Fundamentally, theology and science cover two different areas of reality. Science ultimately explains the “how” things occur and theology is more about the “why”. This can be a confusing thought at first as it makes sense that if God created the universe, science should see evidence of “how” He did it. And we do see evidence of “how” the universe was created, from rates of expansion to background radiation, but none of this evidence seems to point directly to God. Atheists might say that this is a concern for Christians, but it really shouldn’t be.
The following proclamation was made by President George Washington on October 3rd, 1789. In his proclamation, Washington declared that the necessity for such a day sprung from the Almighty’s care of Americans prior to the Revolution, assistance to them in achieving independence, and help in establishing the constitutional government. I think we should keep the same thoughts in mind as we prepare to celebrate the holiday this season, the Lord's care for this country has lead to a level of prosperity unseen by most nations in the world. We should not only give thanks, but ensure that we use our prosperity, security, and innovative capabilities to spread His word and bring glory to Him in everything that we do.
The story of Noah is a familiar one and one that is challenged in many ways. Today I would like to focus on one particular aspect of the story, Noah's age. How could Noah live to be 950? How did any of the early patriarchs of the Bible live to their incredible ages?
Imagine waking up one morning and sitting down for breakfast, clicking on the radio or television, only to see that thousands of people in Rhode Island are declaring that God appeared to them at a Christian concert and instructed them to spread His word. Fire engulfed the audio system, the sun was eclipsed, and God spoke to the audience. Would you believe them?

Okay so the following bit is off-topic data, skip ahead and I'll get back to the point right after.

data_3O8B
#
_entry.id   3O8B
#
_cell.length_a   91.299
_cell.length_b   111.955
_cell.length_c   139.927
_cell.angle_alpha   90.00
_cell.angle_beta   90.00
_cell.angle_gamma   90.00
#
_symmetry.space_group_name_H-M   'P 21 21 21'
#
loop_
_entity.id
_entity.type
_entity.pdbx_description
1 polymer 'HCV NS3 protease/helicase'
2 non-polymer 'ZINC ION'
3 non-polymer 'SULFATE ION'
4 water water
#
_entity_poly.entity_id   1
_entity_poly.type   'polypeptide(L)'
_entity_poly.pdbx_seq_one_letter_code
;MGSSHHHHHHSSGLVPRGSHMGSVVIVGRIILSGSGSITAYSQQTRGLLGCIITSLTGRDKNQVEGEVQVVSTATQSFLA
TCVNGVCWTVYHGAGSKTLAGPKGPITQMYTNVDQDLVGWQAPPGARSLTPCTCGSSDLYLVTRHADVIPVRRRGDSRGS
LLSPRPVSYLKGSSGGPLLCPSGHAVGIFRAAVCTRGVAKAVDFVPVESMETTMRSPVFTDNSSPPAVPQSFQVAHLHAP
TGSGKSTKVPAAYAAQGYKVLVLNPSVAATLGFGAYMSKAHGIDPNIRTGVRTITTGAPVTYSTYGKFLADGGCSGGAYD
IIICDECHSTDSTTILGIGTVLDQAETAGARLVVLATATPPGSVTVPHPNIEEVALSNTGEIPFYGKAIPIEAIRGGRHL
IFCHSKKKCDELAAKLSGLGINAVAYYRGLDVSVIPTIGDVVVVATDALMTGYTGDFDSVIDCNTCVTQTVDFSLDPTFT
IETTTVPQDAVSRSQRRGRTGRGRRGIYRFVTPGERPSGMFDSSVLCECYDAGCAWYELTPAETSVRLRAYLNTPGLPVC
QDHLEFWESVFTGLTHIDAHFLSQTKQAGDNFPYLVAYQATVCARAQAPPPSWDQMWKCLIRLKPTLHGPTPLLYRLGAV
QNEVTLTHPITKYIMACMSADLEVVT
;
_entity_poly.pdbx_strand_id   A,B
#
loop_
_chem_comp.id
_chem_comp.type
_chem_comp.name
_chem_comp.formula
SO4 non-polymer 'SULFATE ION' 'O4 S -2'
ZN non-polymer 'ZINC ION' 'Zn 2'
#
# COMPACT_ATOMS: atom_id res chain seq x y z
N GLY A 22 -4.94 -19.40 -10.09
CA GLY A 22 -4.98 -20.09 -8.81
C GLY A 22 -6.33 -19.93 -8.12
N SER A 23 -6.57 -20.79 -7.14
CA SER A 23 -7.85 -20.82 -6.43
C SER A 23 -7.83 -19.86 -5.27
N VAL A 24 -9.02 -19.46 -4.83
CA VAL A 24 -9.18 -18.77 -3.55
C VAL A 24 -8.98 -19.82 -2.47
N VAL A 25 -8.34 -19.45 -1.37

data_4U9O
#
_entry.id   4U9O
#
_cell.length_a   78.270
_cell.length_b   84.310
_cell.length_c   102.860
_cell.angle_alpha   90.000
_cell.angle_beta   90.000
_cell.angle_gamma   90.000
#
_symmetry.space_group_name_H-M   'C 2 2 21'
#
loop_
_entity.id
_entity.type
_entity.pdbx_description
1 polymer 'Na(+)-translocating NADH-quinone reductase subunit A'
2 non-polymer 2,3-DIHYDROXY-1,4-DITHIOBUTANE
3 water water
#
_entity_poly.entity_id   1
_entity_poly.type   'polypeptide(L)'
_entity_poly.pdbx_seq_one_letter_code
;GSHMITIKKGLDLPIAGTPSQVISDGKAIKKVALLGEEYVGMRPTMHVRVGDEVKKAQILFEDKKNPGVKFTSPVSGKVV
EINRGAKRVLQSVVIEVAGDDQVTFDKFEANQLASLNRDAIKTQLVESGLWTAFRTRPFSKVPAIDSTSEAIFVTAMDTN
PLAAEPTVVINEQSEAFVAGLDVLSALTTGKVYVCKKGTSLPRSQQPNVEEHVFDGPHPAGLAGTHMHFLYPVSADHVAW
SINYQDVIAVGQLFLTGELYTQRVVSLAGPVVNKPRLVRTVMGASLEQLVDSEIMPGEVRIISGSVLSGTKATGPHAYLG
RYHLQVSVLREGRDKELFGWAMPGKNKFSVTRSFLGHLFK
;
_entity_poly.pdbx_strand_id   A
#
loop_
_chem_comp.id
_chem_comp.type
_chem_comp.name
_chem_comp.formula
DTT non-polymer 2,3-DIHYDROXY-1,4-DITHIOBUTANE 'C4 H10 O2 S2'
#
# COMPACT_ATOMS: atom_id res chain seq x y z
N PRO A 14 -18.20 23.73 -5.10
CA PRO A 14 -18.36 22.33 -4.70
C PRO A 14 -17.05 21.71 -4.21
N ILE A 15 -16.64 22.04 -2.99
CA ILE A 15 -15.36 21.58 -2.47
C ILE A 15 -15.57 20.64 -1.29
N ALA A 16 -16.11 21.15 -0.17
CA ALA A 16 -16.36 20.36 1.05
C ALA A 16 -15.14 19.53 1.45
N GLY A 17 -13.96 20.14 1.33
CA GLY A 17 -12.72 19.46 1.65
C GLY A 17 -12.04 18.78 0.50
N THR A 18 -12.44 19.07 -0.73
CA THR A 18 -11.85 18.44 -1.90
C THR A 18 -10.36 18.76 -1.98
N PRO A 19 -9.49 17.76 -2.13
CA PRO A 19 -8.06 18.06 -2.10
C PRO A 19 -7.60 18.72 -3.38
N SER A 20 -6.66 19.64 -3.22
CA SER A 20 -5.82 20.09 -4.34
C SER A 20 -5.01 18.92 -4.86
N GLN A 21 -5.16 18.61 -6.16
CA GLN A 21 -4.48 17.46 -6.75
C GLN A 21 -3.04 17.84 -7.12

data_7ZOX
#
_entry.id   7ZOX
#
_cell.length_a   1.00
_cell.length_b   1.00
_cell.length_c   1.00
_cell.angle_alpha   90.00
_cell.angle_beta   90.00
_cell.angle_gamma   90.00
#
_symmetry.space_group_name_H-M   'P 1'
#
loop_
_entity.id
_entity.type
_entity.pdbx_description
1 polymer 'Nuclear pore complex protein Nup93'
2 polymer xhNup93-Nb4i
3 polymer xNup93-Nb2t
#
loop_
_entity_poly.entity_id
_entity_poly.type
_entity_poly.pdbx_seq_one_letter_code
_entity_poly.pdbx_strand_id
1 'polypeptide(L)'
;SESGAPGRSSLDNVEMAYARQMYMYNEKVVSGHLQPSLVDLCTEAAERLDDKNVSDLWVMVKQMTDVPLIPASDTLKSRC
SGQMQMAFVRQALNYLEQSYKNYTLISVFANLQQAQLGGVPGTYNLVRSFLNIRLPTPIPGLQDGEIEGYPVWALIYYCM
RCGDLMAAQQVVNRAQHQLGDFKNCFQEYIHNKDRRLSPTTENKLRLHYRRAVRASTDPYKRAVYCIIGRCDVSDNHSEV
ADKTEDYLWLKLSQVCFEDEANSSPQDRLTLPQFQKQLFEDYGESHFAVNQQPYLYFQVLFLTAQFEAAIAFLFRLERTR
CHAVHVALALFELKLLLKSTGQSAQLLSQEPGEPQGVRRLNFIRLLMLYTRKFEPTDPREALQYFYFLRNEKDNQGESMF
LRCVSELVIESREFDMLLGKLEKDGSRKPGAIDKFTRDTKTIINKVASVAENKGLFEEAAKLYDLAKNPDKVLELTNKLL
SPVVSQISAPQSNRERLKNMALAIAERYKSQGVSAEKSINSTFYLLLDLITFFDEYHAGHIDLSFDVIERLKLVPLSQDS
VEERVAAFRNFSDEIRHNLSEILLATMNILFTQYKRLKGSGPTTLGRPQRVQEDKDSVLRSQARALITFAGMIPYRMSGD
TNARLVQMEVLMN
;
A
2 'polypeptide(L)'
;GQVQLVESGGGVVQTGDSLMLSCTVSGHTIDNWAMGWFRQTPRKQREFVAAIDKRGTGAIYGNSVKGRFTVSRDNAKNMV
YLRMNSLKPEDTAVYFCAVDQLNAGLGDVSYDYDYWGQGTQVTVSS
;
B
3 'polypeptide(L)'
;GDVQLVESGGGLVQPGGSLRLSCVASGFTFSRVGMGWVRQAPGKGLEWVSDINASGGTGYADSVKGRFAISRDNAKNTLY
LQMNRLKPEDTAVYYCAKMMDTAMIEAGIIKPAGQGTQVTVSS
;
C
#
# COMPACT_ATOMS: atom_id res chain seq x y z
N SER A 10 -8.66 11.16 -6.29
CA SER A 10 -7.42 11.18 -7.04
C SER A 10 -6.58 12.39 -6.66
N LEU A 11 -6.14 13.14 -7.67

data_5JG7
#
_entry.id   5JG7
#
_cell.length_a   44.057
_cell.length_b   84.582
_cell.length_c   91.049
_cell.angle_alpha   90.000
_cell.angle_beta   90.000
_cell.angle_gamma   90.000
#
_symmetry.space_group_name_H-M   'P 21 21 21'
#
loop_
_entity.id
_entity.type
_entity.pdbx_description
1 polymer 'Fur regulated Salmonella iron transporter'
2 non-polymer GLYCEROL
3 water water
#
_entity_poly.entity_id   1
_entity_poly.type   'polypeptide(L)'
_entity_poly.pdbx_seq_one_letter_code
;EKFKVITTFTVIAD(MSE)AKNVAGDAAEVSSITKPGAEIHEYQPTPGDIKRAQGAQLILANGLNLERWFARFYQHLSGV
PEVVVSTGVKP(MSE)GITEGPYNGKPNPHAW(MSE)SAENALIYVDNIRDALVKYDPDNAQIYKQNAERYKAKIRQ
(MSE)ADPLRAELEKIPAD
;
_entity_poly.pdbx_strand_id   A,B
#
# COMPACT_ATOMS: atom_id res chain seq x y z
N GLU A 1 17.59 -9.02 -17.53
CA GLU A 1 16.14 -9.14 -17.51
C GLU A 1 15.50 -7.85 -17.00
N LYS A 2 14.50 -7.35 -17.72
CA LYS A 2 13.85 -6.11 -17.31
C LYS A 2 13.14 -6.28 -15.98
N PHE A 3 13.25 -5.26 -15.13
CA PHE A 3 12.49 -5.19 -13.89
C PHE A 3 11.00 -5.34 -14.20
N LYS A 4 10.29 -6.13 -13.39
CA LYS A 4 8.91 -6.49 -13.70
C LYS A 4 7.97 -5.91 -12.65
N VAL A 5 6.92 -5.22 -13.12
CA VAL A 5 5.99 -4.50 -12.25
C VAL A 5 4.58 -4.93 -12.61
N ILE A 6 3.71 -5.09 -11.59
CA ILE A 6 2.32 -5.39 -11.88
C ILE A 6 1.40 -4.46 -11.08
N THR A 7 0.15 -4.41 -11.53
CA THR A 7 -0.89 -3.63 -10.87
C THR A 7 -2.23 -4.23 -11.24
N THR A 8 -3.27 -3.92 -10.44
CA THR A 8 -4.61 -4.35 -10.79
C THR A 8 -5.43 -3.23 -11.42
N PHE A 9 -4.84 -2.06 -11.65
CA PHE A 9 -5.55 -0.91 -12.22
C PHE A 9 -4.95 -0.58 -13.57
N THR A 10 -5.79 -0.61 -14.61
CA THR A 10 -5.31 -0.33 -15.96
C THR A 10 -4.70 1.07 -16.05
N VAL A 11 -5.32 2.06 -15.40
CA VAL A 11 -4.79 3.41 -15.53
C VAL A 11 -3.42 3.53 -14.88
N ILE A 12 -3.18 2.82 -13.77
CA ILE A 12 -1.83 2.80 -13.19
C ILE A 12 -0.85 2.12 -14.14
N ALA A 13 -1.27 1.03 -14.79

Evolution is something that has troubled a great deal of Christians and swayed a many people from accepting the possibility of a Biblical God. I think the biggest reason for this is that theologians have historically had a certain way of interpreting the Bible and are not strongly convinced by the evidence for evolution. This lack of conviction in the scientific theory causes people either question science or question their faith. I think that this is a mistake.
Makugutu, a naturalist blogger over at this site, disagrees with some of my reasoning regarding evil in the world. The quote below is from my article here. I think it is interesting to note that when we began to elaborate on this topic, the conversation moved very quickly away from the nature of God and more towards human perspective.
If God knows everything that we will ever feel, think, say, or do, then do we have free will? It is certainly hard to imagine how we might be capable of freely deciding anything if all of our decisions are already known. But it may be possible to reconcile free will and "destiny" or "fate". Let's unpack the titular question and see where it leads.
In this article I hope to make a sound argument for how the biblical story of creation can align with modern scientific theory. I suppose, in order to accomplish this goal, there is no better place to start than with Genesis 1:1.
The burden of proof is the idea that a person or party making any particular claim has to provide sufficient evidence that their claim is true. While this sounds a good idea conceptually, just how difficult is it to provide proof for simple, everyday actions. Lately, in an effort to find out, I have been disputing claims made by my friends in an effort to establish whether or not it is reasonable to put the burden of proof on the individual making the claim.
He has inscribed a circle on the face of the waters at the boundary between light and darkness -Job 26:10 What sort of imagery does the verse above cause in your mind? For me, it causes me to envision the planet earth from space, mostly blue, circular, surrounded by darkness. Does that image seem familiar to you? It should, I am describing earth as it appears from space. This is one example of the way that language can be interpreted depending on the context of our preexisting notions. If I believed in a flat earth, for example, I may interpret it more like this: